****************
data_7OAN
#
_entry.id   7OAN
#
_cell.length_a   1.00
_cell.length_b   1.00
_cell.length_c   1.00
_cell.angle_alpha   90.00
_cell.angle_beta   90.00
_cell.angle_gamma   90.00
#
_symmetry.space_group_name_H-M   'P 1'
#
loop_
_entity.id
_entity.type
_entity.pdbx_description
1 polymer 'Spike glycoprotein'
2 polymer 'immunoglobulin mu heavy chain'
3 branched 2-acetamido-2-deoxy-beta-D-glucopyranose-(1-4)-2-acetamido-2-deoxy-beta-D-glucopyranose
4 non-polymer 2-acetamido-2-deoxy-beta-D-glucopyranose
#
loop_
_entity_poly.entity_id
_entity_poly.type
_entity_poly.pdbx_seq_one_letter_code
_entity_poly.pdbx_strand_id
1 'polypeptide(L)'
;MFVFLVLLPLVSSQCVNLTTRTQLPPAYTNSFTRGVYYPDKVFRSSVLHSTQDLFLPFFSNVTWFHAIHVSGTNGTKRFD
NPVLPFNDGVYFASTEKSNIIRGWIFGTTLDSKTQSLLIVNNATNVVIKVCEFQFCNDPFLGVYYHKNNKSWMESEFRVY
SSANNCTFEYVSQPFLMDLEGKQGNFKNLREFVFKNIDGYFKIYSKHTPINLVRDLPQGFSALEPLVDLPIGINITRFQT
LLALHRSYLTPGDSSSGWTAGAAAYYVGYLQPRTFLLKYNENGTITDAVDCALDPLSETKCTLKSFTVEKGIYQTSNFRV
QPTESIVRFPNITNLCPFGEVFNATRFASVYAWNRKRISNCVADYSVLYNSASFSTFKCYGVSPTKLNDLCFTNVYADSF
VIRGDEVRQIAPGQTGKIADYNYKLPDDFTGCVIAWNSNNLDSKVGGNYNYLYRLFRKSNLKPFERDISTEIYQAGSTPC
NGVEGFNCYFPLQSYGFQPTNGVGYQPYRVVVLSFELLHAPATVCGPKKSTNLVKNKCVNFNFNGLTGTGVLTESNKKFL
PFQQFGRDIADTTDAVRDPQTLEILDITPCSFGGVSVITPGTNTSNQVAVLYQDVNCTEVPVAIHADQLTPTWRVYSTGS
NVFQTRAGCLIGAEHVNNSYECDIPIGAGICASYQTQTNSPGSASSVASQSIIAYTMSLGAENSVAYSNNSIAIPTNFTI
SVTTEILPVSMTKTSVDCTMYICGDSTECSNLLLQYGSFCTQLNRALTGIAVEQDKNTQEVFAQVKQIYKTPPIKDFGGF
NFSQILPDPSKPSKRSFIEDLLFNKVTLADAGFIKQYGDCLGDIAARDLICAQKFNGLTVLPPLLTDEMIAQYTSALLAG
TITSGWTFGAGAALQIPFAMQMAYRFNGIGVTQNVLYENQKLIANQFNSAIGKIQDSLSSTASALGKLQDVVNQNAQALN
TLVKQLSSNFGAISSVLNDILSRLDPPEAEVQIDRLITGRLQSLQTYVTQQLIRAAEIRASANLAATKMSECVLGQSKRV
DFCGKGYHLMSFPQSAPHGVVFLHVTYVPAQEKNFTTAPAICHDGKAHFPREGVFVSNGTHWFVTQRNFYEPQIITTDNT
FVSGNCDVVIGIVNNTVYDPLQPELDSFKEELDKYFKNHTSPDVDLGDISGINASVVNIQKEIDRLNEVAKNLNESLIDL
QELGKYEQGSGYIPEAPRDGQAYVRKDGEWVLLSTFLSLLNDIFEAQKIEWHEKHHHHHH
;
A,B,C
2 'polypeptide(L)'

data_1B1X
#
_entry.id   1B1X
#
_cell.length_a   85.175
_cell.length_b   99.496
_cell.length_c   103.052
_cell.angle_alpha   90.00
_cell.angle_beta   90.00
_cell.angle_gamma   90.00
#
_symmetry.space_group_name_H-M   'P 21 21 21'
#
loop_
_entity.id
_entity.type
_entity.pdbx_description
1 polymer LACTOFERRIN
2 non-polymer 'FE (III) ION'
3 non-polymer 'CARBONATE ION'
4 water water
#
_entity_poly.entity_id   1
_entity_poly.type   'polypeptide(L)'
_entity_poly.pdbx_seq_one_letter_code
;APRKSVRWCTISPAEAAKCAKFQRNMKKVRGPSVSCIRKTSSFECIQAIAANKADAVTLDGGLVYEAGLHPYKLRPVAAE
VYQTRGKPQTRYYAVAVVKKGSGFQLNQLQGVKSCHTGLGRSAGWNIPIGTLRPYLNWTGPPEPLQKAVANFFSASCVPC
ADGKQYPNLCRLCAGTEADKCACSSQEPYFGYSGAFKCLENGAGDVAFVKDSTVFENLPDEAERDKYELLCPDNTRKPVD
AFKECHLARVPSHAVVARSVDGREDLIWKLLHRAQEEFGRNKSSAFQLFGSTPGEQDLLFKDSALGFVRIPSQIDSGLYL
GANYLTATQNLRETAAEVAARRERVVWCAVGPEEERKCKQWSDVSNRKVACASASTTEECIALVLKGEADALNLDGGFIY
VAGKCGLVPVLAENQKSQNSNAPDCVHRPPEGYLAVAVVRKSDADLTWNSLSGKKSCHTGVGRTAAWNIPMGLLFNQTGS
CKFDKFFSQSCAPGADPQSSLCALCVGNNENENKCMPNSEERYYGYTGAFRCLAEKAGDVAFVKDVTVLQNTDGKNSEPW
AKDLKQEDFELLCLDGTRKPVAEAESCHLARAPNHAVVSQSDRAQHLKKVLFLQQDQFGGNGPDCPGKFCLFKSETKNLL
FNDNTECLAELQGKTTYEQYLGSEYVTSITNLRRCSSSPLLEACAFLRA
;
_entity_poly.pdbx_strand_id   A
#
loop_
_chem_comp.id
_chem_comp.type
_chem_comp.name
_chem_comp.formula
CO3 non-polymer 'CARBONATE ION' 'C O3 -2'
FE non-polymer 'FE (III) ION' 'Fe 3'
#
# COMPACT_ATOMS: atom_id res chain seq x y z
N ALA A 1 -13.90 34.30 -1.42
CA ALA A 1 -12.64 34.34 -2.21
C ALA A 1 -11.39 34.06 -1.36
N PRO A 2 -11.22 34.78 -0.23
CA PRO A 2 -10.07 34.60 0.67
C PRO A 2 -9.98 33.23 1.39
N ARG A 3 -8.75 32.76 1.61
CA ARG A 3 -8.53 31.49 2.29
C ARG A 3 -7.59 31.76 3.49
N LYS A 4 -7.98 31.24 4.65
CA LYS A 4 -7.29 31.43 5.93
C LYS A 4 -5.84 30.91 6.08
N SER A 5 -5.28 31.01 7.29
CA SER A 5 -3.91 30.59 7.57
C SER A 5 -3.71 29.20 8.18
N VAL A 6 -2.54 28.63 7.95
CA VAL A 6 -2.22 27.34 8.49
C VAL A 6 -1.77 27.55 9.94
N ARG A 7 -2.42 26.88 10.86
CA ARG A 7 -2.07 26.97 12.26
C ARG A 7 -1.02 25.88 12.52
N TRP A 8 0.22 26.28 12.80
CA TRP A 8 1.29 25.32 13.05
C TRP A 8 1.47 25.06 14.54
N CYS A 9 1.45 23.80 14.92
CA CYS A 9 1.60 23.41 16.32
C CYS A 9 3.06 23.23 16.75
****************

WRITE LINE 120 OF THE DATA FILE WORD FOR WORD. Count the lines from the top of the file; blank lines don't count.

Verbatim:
C CYS A 9 3.06 23.23 16.75